Laser Therapy

Class 4 Companion Laser Therapy

A general description of Vet Laser therapy is provided in the open section of this website. Laser Therapy There you’ll find the introduction, indications and a chart of eleven beneficial biological effects of laser therapy.  The following gives you an idea of the differences between laser classes and therapeutic doses.

We have a 12 watt portable Class IV Companion Laser by LiteCure LLC. that delivers laser light in the 650nm, 810nm and 980nm wavelength spectrum.  The higher wavelength is used for deeper tissue penetration.

Laser units are classed based on how dangerous they are,  particularly for eye exposure and their potential to cause harm to biological tissue.  Class 1 lasers are what are found in compact disc players and laser printers. A bar code scanner is an example of a class 2 laser. Class 3 lasers are sub-grouped into class 3a and class 3b. Laser pointers are class 3a with a wavelength of around 530nm to 670nm and power between 1 and 5mw.  Class 3b lasers are therapeutic lasers with power less than 500mw. Our class 4 laser is the highest of the 4 classes with a power output of 500mw to 16 watts (high powers above 12 watts can be set up with the right accessories for cutting purposes in surgery). Safety glasses must always be used when it is emitting laser light. Class 4 lasers have high power penetrating ability, so the therapy beam can not be left static in one spot or heat will build up unfavorably.  When the laser beam is kept moving (e.g. waved over the tissue) it is completely safe. We move our laser at a speed of 1-3” per second and cover the specific area to be treated (cm squared, cm² area) by using a grid pattern. In general, 50% is delivered in one direction and 50% in the other.  We know if we move the laser at this speed the unit delivers a nice comfortable slightly warm feeling, and if the patient feels too warm they react , just as we would, with withdrawal and head turns to the area being treated. If this occurs, we simply turn down the power and increase the time to deliver the same energy, or back away a bit from the skin. Once familiar with the steps involved in laser therapy patients enjoy it, relax and may even fall asleep.

You need much longer therapeutic times to deliver the same dose of energy (joules) to a problem area with a class 3b unit compared to a class 4 laser, since the total joules (dose) is equal to power (watts) multiplied by time (seconds) per therapeutic area (cm squared/cm²). (The therapeutic dose is Joules/cm² where joules (energy) = watts x seconds). If you use lower power you need to increase your time proportionally to get the same dose in joules/cm².  The recommended dose to be efficient and reliable depends on the region, the depth and the tissue.  The more therapeutic lasers are used in research and clinical practice, the more accurate the dose recommendations will be for a given condition.  Currently the dose advised for superficial tissues is 3-4 joules per cm² and for deep tissues 6- 10 joules/ cm².  However, since researchers say we can’t over stimulate cells, the upper limit of dose delivery is really only a cost (over time) and time management consideration. The real question becomes: which dose of energy is the minimum effective amount of joules to deliver for a given condition to give optimum therapeutic effect.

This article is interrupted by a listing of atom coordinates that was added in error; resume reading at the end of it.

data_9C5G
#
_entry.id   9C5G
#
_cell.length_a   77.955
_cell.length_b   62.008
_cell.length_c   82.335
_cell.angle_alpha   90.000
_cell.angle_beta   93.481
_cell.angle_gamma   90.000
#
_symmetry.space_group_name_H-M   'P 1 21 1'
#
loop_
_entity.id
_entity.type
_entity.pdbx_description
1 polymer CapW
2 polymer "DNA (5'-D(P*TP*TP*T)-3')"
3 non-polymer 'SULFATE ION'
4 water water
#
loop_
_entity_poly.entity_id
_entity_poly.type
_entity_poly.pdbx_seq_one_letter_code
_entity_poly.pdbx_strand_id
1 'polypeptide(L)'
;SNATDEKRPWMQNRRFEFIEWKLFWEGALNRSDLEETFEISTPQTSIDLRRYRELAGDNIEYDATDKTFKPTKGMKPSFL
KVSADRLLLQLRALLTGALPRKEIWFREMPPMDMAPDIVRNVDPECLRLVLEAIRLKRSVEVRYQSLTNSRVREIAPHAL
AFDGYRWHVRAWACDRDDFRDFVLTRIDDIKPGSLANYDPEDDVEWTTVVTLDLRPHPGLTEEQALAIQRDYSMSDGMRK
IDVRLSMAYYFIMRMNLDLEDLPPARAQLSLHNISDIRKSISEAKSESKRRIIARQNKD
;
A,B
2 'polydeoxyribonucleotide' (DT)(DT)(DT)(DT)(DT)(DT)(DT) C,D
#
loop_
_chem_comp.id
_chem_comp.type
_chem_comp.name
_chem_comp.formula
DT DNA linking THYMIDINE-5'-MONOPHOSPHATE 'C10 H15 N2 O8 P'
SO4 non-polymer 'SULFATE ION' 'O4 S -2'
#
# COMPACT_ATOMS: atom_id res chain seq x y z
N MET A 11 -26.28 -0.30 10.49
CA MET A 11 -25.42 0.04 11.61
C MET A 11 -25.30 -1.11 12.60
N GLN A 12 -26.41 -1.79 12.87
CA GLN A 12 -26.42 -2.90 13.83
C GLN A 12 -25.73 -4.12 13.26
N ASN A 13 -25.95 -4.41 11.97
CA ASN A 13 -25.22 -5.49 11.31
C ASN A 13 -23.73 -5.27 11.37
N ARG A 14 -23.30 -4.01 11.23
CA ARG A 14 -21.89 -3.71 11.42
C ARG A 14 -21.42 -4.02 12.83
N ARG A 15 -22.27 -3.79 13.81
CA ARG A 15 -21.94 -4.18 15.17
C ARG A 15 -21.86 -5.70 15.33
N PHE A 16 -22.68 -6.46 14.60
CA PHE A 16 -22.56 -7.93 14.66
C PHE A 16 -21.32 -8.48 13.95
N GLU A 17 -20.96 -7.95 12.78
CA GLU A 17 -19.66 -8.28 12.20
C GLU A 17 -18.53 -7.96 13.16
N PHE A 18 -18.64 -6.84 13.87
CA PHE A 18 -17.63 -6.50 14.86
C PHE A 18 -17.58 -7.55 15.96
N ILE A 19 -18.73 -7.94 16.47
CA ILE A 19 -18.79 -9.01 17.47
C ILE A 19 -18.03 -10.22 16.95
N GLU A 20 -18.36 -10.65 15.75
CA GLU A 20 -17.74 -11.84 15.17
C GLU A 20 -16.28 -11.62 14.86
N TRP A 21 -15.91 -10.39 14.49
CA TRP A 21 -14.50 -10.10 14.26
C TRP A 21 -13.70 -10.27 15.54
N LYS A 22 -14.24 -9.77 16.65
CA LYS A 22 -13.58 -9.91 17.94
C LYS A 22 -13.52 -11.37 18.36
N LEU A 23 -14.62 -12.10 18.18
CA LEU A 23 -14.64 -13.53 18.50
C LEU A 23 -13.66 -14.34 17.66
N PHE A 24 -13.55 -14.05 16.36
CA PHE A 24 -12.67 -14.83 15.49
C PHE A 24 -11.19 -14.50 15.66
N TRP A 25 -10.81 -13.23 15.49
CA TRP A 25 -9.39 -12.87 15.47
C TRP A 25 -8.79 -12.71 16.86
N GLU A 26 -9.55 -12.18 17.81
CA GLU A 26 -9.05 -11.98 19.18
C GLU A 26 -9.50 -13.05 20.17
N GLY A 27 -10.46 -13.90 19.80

We tend to stay on the upper end of these ranges to even 6 joules/cm² for superficial tissues. We don’t know optimal dosage for every condition accurately yet, since this is a relatively new technology and there are a lot of variables to consider in each situation. This makes it almost impossible to do a scientific study to cover every condition. Dose advise will be modified as we see how well patients respond.

For example, for Acral lick granulomas practitioners have found they respond better to high doses in the range of 22-30 joules/ cm² (a very unique atypical situation).  A research paper using mice in a brain trauma study chose 36 joules/ cm² as a standard dose to therapeutically penetrate the skull to compare to a placebo laser, continuous wave and either a laser phased at 10 Hertz or 100 Hertz frequencies with a 50% duty cycle (the amount of time the beam is on (pulsing) over a given period).  There was significant improvement in mouse recovery using any laser frequency (pulse or continuous) at 36 joules/cm², but the 10Hz mice did the best*.  Currently the veterinary advisers at Companion Therapy Laser (LiteCure) believe that it is the total joules delivered that is critical and the frequency choice is not as practically important, but more research is needed to prove this. Certain conditions may prove to benefit greater if the laser beam is pulsed at different frequencies and duty cycles.

The therapeutic laser is indicated for any condition that has inflammation, pain or a wound/ injury to repair so long as the tissue is within access to the low level laser light and there are no counter indications (pregnancy safety,  eye safety, cancerous tissue, endocrine glands –thyroid, ovaries, testicles etc, over the cardiac region if heart disease is present- alters neural function, over areas treated with photosensitive medications, actively bleeding lesions and an area recently injected with corticosteroids).   The key benefits are pain reduction/ blocking, muscle relaxation and myofacial softening, increased blood and lymphatic circulation and cellular photostimulation leading to increased metabolic activity.  The key effects are pain relief, anti-inflammation, decreased scar formation/ remodeling and increased body tissue repair/ wound healing times. See 11 Key Biological Effects (link to chart).

Beneficial Biological Effects

For more information on vet laser therapy and class 4 units visit  and/or call Beechwood Animal Hospital to speak to one of our laser certified technicians and veterinarians.

*Mice study: